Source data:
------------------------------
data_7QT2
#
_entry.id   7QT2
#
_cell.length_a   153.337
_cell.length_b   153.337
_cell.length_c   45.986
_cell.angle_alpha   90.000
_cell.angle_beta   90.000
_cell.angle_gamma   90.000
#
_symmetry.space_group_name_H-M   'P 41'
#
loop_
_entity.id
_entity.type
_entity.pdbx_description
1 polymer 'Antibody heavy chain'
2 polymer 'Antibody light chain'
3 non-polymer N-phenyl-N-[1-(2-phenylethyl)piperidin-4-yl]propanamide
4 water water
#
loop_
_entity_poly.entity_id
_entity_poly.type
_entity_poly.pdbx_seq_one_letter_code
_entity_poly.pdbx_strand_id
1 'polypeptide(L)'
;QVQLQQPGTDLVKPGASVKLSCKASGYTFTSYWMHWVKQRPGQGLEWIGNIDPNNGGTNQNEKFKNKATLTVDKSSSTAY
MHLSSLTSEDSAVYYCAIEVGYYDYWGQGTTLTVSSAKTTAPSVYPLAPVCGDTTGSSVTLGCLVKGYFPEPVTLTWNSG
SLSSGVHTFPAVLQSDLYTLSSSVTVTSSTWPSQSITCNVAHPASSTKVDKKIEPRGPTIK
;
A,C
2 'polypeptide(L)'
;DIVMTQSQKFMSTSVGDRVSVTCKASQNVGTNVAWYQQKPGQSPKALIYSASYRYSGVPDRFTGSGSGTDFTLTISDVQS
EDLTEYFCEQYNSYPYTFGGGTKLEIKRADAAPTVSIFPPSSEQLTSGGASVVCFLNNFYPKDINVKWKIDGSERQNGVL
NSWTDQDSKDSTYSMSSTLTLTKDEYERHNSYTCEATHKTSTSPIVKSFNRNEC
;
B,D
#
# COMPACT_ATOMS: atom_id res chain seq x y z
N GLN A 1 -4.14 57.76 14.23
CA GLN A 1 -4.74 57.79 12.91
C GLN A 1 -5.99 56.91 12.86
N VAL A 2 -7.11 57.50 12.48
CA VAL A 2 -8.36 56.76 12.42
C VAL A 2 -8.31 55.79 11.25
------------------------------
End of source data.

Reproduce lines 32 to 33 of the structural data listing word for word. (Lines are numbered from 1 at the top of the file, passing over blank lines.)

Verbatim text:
;
A,C